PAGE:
Western Power Distribution has added capacity for 80 new rapid electric vehicle (EV) chargers at Moto’s Exeter motorway service station.
The expansion forms part of the network operator’s wider £1 million Take Charge Project, which is aiming to provide the electrical capacity for EV chargers at 75% of existing service stations across its network The company believes this could lead to savings of over £33 million.
The technology integrated into the Moto Exeter service station is a ‘one size fits all solution’ and is designed to make rapid charging at motorway service stations easier for both the customers and the service station operators.
By utilising ‘plug in and play’ components, the technology can deliver capacity for up to 80 rapid chargers of 150kW capacity at each motorway service site. This will help avert the need to build additional complex and costly infrastructure that requires a lot of space.
“Our Take Charge project provides a ready-made solution for the installation of rapid chargers at service stations. Not only will the project cut costs, but it will make the installation of rapid chargers easier across the whole of the UK,” Paul Jewell, development manager at Western Power Distribution Systems, said.
“However, in order to have the number of rapid chargers required to meet the increased demand over the next decade, motorway service stations will require the electrical capacity of a small town. Providing this capacity through existing technology and infrastructure can be disruptive and expensive.”
A six-month trial period will be conducted for the installation in order to evaluate its performance, the benefits that are generated as a result as well as other opportunities to learn and optimise the technology to better facilitate customers and service station operators.
The service station is situated along one of the major routes into Devon and Cornwall. In doing so, the South West gains innovative charging solutions for EVs in an easily accessible area for motorists. Several other electric charging hubs have been developed across Moto’s service stations in the UK.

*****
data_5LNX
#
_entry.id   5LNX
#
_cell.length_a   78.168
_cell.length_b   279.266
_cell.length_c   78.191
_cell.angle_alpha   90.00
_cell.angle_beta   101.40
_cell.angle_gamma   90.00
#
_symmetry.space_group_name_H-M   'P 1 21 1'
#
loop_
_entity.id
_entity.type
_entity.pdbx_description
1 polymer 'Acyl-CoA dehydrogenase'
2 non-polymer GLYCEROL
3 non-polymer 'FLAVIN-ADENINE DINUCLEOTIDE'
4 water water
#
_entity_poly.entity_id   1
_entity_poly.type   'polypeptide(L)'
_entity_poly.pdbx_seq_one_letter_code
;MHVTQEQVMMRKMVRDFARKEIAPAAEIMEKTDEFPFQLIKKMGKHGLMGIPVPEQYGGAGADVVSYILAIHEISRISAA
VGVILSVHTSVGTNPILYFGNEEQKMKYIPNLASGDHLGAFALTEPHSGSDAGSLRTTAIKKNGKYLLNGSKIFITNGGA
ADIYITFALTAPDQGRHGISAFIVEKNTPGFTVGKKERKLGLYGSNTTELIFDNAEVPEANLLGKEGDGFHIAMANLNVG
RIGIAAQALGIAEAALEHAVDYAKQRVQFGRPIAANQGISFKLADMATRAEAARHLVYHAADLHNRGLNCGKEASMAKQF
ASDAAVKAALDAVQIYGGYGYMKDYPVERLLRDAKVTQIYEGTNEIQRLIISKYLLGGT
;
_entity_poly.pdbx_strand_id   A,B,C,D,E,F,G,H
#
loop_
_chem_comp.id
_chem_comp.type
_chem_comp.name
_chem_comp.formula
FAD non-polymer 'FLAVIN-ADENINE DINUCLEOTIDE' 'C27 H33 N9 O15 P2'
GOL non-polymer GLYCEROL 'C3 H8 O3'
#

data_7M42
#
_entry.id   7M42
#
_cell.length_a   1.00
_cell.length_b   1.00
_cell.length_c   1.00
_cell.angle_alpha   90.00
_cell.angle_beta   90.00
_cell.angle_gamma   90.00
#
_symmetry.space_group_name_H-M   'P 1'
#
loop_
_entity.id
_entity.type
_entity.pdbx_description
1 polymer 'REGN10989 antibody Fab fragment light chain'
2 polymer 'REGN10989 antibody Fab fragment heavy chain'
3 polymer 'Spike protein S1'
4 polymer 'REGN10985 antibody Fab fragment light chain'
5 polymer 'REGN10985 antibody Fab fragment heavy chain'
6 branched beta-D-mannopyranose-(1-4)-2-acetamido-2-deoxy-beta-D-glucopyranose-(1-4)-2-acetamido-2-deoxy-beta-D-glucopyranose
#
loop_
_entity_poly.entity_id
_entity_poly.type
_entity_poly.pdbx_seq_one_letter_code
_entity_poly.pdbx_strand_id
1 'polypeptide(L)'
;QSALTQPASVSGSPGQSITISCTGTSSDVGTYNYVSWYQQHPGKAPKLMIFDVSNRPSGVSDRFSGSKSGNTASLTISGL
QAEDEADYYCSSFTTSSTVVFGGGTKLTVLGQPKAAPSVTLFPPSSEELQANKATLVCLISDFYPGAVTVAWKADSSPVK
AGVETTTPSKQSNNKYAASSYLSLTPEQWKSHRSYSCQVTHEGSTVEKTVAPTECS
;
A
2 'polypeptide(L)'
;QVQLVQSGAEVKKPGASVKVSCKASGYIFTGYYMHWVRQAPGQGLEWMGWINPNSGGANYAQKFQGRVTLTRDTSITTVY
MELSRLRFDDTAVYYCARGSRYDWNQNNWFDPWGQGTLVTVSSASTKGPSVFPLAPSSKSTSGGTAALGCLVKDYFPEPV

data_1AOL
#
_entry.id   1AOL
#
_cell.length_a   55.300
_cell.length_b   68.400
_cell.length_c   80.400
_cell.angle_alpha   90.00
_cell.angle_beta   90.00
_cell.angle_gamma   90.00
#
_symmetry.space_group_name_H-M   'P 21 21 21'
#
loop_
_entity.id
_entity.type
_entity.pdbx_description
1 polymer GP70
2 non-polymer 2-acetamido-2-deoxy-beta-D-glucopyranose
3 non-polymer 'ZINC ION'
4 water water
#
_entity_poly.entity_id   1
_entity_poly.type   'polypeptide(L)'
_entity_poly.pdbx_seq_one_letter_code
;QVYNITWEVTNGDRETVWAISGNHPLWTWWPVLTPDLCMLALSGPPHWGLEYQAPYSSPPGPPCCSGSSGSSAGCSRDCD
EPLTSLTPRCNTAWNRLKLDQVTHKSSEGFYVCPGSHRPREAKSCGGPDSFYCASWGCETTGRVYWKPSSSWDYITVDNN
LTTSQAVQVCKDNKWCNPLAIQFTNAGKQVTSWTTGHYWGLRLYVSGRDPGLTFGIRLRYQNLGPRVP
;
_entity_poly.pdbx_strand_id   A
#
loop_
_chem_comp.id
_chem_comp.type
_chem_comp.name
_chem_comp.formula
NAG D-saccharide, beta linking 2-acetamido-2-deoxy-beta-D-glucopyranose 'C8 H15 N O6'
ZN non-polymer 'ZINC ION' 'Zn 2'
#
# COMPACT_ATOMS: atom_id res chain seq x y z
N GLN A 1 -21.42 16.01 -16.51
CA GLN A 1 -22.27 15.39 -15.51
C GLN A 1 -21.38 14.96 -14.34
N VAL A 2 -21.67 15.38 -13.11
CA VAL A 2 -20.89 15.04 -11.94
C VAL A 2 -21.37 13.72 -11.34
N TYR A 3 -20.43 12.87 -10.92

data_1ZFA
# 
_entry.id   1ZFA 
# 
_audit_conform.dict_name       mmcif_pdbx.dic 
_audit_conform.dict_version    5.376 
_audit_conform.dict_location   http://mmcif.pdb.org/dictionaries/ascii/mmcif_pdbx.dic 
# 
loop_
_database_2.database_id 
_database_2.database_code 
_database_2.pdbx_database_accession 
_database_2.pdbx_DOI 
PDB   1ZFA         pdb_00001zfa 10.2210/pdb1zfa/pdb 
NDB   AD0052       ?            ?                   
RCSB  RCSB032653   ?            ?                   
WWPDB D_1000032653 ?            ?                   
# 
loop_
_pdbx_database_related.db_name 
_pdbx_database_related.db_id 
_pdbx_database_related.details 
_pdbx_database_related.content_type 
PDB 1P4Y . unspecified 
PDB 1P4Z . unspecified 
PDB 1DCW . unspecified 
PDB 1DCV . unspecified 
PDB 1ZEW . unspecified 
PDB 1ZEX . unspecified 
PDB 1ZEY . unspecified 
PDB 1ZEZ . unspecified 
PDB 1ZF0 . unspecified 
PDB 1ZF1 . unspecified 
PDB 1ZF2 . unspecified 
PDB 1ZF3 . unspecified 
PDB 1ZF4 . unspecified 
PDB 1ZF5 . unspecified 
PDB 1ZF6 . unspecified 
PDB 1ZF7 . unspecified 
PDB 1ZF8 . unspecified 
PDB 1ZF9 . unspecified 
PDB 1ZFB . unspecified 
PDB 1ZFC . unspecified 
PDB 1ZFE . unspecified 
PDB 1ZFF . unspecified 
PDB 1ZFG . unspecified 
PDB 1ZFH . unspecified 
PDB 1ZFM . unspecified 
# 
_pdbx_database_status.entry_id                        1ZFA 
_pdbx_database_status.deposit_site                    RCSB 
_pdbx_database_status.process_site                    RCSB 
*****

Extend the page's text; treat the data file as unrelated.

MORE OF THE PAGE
“Western Power Distribution’s Take Charge project will be a game changer for Moto if it’s rolled out across the UK. This innovative solution should allow us to better overcome one of the key challenges associated with the roll out of the biggest EV charging network on the UK’s motorways – access to sufficient electricity,” said Ken McMeikan, chief executive at Moto.
Exeter had previously been touted as a potential area for an electric charging hub for Moto as part of a deal with GRIDSERVE to integrate 24 high-power EV chargers alongside Swansea and Burton-in-Kendal.
The site in Exeter is expected to see the most installations, with an initial 12 high-power 350kW chargers, and a further 12 more due to be installed later this year.
In contributing to the effective rollout of a quick and easy to install solution for charging infrastructure, Western Power Distribution is catering for the growing EV market which has seen more electric cars bought so far in 2022 than over the entirety of 2020.
This upward trajectory in the adoption of EVs is expected to continue for the rest of the decade as the UK races towards the ban on the sale of new internal combustion engine vehicles in 2030.
In fact, a recent survey conducted by Centrica’s Hive revealed 54% of UK drivers want to switch to an electric car within the next five years.